A day after Christmas and many celebrate the week-long holiday of Kwanzaa in honor of African heritage. After giving his thoughts on the holiday, Donald Trump faced instant mockery.

Trump on Kwanzaa

In recent weeks, Donald Trump has focused on using the term "Merry Christmas" as part of his theory that he helped end the so-called "assault" on the phrase as part of the alleged "War on Christmas." Despite Christmas celebrations taking place in millions of homes around the country, Trump and much of the right-wing media have pushed the narrative leading to the president sending out several tweets on Christmas Eve and Christmas Day.

On Tuesday, with Christmas now in the rear-view mirror, the celebration of Kwanzaa kicked off and will run until January 1. While not offering a routine tweet like he does with many other issues, the former host of "The Apprentice" sent out a pre-packaged statement about the holiday on December 26.

The celebration of Kwanzaa traditionally ends the year as a way to honor those with African heritage in the African-American community. In a statement released by the White House on Tuesday, Donald Trump made sure to say a few words.

"Today marks the first day of Kwanzaa, a week-long celebration of African American heritage and culture," Trump reportedly wrote.

"As families and friends join to light the Kinara, Melania and I extend our warmest wishes for a joyful holiday season and a prosperous year to come," Donald Trump continued. As expected, the reaction over the commander in chief's Kwanzaa message didn't go over very well with his critics, especially those on social media.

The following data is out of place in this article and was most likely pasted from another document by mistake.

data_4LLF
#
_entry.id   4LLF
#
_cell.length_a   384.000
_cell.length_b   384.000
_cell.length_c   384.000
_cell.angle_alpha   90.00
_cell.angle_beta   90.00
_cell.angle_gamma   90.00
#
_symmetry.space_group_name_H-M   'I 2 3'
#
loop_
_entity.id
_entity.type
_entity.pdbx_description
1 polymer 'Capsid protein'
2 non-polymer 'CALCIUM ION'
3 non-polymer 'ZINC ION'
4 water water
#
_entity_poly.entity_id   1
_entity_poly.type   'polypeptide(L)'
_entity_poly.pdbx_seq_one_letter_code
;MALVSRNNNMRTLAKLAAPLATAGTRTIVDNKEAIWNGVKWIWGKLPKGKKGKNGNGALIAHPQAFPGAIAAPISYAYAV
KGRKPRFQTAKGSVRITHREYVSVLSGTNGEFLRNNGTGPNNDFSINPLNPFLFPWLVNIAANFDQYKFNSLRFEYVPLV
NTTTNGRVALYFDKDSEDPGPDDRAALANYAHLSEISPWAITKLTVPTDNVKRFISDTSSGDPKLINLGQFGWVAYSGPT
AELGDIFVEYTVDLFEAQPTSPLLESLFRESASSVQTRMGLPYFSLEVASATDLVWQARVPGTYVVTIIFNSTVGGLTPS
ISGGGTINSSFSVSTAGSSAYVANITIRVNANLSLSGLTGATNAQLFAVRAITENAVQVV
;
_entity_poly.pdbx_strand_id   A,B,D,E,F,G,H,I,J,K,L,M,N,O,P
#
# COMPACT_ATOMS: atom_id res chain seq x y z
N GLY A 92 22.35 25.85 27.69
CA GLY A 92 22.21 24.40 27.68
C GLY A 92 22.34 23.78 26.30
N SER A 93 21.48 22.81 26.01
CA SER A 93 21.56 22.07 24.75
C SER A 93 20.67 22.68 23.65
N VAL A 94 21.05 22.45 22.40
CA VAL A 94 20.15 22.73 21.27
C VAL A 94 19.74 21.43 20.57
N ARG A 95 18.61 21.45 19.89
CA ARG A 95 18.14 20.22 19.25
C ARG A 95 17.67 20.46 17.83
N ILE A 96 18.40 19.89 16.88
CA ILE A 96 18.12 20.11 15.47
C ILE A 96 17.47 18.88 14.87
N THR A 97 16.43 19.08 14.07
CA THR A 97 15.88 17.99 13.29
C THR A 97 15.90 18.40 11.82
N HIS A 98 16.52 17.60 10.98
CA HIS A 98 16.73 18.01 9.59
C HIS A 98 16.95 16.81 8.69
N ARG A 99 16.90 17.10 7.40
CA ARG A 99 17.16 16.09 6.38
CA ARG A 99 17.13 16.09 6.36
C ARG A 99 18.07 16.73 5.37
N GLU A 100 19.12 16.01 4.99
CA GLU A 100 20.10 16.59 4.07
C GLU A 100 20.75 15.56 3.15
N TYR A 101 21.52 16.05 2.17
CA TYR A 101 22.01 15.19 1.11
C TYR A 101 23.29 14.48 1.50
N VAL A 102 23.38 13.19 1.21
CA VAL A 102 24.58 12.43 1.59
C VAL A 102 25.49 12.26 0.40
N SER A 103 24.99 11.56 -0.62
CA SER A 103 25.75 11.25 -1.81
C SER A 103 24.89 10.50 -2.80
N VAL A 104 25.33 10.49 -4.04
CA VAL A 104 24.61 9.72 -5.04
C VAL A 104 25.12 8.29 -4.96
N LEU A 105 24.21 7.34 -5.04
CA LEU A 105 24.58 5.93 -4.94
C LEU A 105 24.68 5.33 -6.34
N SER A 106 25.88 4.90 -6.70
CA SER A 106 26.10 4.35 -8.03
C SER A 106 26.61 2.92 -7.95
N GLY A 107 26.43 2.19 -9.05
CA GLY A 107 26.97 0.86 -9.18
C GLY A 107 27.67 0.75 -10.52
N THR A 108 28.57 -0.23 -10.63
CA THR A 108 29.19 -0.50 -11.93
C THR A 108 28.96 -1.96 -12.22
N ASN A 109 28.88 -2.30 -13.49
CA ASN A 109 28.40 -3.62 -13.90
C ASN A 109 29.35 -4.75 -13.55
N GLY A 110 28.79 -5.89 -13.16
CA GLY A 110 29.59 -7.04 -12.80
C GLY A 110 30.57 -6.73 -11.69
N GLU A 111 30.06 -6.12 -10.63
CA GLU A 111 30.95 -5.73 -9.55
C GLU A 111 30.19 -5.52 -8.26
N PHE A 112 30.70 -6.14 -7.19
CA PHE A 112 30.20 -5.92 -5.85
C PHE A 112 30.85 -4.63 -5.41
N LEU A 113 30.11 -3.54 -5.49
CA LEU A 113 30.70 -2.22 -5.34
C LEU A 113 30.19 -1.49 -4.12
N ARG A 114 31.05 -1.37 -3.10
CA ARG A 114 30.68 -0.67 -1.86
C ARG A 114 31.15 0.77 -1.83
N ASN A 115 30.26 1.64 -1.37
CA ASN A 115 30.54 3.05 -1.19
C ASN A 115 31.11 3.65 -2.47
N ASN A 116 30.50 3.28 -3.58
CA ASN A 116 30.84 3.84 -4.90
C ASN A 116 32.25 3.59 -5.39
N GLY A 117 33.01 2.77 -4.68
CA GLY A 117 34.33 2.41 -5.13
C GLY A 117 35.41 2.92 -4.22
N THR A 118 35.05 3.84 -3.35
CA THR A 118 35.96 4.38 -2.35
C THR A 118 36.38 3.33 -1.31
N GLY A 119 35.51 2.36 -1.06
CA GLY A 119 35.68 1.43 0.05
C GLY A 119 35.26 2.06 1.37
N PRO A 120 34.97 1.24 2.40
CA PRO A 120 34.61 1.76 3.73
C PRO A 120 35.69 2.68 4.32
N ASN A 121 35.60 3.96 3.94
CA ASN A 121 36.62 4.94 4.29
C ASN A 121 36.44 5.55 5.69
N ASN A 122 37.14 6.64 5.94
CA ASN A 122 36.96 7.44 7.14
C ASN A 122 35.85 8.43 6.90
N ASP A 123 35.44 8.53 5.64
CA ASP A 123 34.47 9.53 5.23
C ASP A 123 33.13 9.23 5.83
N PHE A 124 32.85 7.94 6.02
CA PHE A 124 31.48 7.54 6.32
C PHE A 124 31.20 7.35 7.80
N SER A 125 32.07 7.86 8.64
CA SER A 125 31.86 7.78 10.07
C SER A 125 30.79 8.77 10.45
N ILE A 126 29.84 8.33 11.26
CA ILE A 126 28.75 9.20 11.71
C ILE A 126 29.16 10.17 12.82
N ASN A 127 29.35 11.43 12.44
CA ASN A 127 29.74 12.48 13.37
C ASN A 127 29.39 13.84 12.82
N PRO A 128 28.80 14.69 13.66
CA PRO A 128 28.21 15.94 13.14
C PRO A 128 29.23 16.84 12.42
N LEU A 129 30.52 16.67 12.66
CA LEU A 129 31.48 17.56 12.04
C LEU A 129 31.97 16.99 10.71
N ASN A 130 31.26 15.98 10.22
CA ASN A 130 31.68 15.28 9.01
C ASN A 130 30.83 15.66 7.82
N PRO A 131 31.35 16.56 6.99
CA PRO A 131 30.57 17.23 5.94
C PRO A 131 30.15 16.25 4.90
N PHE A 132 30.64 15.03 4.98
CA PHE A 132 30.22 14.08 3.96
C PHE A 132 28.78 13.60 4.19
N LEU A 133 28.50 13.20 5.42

Instant reaction

Donald Trump's remarks about Kwanzaa wasn't convincing to many of those who oppose him, as Twitter users took time to give their opinion. "He didn’t write that. I bet you $100 bucks," one Twitter user wrote.

"There is no one who believes Trump wrote this himself or that he believes this, right?

If so, we might need to think about an IQ test for voters," another tweet added. "He's golfing. He didn't write this (no caps, no!!!).Good try, though," one Twitter user stated.

"The ever growing list of tweets that Trump did not write under his name goes this one," a follow-up tweet wrote.

"I think they already know what you think of them Donnie, cheap words from a cheap pres," yet another Twitter user added. The negative reaction continued as many didn't believe that the president wrote his own statement about Kwanzaa.